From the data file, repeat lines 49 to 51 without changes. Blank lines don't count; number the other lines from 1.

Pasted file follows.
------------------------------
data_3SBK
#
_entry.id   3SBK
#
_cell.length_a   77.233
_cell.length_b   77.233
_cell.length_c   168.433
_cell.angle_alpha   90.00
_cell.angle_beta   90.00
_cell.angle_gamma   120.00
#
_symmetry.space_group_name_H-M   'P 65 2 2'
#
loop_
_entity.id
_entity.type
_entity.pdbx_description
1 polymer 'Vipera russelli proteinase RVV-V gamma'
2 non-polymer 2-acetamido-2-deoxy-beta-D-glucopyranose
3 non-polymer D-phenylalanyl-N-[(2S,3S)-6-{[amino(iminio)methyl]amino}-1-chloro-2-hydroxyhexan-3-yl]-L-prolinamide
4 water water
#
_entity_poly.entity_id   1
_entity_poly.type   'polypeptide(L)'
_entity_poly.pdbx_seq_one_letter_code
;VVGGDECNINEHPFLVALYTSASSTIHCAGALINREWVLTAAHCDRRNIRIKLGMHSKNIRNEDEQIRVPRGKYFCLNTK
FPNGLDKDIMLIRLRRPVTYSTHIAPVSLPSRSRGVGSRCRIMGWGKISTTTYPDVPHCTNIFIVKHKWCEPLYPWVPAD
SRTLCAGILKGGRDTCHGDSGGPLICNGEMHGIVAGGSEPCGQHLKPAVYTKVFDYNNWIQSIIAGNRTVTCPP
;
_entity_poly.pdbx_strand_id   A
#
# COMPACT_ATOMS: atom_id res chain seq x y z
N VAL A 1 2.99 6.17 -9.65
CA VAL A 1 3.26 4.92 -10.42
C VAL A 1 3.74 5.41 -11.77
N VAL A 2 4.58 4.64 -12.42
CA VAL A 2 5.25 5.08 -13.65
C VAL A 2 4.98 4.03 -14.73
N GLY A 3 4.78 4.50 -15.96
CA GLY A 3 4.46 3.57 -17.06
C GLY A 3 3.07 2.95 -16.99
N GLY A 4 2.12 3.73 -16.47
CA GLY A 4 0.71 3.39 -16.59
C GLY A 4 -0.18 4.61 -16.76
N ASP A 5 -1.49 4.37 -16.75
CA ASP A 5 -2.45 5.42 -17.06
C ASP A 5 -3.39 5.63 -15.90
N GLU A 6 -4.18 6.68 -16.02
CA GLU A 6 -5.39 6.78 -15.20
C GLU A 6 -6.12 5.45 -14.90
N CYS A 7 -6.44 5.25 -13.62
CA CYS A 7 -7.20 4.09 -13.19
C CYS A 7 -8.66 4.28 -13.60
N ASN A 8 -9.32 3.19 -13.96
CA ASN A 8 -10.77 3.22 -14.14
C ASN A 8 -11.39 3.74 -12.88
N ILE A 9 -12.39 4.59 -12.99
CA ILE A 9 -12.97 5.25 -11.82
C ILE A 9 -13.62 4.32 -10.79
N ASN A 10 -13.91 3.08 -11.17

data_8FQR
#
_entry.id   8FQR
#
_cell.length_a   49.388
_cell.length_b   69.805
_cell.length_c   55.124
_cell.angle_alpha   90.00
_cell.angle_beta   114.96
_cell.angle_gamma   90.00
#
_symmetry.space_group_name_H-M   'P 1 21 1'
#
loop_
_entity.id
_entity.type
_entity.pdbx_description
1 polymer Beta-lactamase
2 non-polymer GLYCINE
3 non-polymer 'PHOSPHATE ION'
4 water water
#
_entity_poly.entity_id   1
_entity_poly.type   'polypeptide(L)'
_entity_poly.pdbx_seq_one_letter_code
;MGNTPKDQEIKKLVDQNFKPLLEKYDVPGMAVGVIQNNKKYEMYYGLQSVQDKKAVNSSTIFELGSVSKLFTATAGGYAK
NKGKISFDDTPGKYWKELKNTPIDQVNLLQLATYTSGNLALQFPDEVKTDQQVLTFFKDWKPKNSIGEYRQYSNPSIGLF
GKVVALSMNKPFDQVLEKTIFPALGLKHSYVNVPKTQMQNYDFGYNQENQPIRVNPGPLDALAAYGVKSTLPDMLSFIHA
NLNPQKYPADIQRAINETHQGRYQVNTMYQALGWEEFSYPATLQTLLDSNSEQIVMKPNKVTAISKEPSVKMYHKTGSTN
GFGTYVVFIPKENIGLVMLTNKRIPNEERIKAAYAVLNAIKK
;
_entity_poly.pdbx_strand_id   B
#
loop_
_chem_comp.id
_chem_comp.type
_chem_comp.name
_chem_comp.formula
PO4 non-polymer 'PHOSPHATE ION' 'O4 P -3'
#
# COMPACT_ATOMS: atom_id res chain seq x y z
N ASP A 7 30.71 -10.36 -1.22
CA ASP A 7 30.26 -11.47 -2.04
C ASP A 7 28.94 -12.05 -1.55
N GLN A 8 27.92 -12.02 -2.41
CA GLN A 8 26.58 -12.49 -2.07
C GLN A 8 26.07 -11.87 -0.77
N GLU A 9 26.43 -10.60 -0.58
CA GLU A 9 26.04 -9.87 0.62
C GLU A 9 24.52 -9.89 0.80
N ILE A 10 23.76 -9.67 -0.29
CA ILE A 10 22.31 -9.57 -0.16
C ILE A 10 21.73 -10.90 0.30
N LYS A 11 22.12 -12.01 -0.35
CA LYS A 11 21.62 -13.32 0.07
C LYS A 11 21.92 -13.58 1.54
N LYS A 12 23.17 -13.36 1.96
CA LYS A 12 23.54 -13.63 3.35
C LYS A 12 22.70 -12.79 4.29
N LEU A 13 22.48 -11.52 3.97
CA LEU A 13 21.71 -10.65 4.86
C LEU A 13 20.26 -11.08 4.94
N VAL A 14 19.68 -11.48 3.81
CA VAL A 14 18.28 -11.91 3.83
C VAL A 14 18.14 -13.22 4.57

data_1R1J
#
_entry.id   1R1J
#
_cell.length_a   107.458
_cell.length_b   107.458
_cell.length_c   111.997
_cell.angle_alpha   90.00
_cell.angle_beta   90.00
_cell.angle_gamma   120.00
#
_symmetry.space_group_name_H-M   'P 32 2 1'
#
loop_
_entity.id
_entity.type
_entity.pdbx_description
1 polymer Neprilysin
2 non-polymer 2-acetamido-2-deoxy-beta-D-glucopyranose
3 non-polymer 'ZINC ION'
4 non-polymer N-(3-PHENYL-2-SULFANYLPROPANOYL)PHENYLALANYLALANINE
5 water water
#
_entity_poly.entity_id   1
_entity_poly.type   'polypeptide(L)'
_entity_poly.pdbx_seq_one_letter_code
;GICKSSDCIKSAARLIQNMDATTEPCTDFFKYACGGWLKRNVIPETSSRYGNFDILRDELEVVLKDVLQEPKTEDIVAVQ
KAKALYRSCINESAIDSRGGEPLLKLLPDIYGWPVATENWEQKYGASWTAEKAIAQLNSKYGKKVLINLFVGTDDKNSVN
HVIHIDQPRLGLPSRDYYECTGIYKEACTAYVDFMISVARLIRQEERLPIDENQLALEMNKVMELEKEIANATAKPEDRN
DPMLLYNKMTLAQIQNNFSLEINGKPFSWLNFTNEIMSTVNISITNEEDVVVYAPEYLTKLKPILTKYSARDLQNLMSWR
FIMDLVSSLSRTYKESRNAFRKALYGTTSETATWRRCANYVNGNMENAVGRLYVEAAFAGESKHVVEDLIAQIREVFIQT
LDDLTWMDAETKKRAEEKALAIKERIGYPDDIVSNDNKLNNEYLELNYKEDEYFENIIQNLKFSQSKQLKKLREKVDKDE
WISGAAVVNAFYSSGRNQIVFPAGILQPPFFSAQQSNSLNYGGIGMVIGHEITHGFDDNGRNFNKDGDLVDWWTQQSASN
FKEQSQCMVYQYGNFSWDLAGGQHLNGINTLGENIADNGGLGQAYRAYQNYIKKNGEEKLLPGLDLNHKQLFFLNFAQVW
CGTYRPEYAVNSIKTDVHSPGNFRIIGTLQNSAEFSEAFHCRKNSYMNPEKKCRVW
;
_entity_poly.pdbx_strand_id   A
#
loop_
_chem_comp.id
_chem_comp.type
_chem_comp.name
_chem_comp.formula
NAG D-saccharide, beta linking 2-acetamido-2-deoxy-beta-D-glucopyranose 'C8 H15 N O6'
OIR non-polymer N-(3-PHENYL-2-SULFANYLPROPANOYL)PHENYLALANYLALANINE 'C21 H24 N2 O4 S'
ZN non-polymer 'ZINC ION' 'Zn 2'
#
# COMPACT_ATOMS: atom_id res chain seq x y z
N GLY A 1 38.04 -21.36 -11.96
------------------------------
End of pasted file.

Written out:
CA GLU A 6 -5.39 6.78 -15.20
C GLU A 6 -6.12 5.45 -14.90
N CYS A 7 -6.44 5.25 -13.62